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Hate Crime Legislation and Violence Against Sex Workers in Ireland: Lessons in Policy and Practice

  • Graham EllisonEmail author
  • Lucy Smith
Chapter
Part of the Palgrave Hate Studies book series (PAHS)

Abstract

Over the past two decades in the UK, there has been a considerable mainstreaming of hate crime discourse both within legal and policy circles that has stemmed in part from a number of crisis incidents (Chakraborti and Garland 2009). In particular, the report of the inquiry into the murder of the Black teenager Stephen Lawrence in 1993 and deficiencies in the subsequent police investigation went some considerable way to establishing how the police should perceive racist incidents and influenced the Crime and Disorder Act 1998 that introduced aggravated sentencing tariffs for those crimes that were influenced by the victim’s membership or presumed membership of a racial or religious group. Furthermore, the development of hate crime discourse in the UK has been heavily influenced by research within the subfield of victimology which established that crimes motivated by a victim’s particular identity often have severe psychological consequences for their feeling of self-worth and sense of ontological security (Walklate 2007a).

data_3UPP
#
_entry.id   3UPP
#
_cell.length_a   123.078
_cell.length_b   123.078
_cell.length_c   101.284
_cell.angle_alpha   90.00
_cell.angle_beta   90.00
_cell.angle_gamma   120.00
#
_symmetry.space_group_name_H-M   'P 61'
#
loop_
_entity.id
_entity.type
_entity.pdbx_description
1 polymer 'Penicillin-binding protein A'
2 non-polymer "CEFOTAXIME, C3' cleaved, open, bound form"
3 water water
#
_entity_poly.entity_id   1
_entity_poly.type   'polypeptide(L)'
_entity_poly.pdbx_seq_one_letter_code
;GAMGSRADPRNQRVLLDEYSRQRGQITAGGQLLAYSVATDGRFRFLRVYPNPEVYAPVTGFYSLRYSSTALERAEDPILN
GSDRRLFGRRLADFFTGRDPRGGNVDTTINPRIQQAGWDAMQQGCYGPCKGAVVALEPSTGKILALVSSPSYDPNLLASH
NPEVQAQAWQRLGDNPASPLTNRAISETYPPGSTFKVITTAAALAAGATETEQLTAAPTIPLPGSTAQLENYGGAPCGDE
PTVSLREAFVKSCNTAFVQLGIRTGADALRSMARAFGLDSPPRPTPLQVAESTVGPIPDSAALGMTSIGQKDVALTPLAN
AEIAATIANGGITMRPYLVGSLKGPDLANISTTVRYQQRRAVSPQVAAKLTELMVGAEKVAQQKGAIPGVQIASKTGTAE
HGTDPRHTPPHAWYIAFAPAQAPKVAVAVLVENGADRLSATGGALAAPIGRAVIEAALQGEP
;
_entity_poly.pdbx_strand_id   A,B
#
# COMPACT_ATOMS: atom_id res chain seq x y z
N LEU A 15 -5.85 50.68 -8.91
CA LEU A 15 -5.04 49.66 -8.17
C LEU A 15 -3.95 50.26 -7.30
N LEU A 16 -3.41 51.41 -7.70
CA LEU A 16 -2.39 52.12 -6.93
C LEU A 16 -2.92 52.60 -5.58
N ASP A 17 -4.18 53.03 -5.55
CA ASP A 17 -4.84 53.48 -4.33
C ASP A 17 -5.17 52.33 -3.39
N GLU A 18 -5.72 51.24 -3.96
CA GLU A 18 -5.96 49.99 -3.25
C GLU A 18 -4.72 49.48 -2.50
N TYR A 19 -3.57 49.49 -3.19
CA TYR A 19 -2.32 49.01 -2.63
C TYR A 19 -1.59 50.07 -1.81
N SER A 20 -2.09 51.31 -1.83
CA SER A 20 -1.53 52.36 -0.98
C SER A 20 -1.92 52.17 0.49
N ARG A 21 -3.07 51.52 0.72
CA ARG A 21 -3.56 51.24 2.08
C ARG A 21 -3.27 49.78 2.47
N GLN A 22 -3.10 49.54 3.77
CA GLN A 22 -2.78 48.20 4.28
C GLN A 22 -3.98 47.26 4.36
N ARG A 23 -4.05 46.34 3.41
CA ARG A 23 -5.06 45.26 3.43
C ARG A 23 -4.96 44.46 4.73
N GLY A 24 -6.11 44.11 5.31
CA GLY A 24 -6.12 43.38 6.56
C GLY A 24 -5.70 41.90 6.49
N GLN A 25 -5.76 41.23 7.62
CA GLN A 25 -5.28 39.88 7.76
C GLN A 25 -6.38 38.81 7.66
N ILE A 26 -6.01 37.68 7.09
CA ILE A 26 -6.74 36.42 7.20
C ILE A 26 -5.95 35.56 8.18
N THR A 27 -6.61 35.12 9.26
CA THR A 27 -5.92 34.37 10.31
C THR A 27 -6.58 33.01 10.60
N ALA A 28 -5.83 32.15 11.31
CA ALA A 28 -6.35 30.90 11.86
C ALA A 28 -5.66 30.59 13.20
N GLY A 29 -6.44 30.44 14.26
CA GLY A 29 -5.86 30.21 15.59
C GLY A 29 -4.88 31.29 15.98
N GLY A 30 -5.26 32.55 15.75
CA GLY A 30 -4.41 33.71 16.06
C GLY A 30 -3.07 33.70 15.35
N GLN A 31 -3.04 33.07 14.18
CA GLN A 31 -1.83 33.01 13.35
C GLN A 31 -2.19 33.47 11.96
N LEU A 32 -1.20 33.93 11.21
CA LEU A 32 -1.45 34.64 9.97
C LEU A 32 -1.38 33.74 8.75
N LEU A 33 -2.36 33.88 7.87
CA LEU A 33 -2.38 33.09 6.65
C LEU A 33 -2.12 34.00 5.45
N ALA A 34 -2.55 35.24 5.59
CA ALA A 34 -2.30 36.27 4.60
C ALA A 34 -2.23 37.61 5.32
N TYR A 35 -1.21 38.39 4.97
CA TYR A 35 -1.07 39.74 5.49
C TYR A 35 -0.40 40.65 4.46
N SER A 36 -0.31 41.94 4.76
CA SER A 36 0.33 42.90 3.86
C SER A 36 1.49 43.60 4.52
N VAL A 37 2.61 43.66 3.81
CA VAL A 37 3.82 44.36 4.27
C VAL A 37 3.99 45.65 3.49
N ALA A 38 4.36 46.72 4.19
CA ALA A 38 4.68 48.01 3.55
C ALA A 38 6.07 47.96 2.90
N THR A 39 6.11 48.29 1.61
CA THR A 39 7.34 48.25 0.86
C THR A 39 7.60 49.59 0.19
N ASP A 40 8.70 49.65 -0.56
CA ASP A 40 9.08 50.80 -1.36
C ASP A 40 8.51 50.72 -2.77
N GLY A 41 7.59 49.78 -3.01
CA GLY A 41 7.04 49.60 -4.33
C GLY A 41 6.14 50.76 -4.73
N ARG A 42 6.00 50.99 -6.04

Keywords

Harm Reduction Hate Crime Benevolent Sexism Hostile Sexism Irish Society 
These keywords were added by machine and not by the authors. This process is experimental and the keywords may be updated as the learning algorithm improves.

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Copyright information

© The Author(s) 2017

Authors and Affiliations

  1. 1.School of LawQueen’s University BelfastBelfastNorthern Ireland
  2. 2.UglyMugs.ieBelfastIreland

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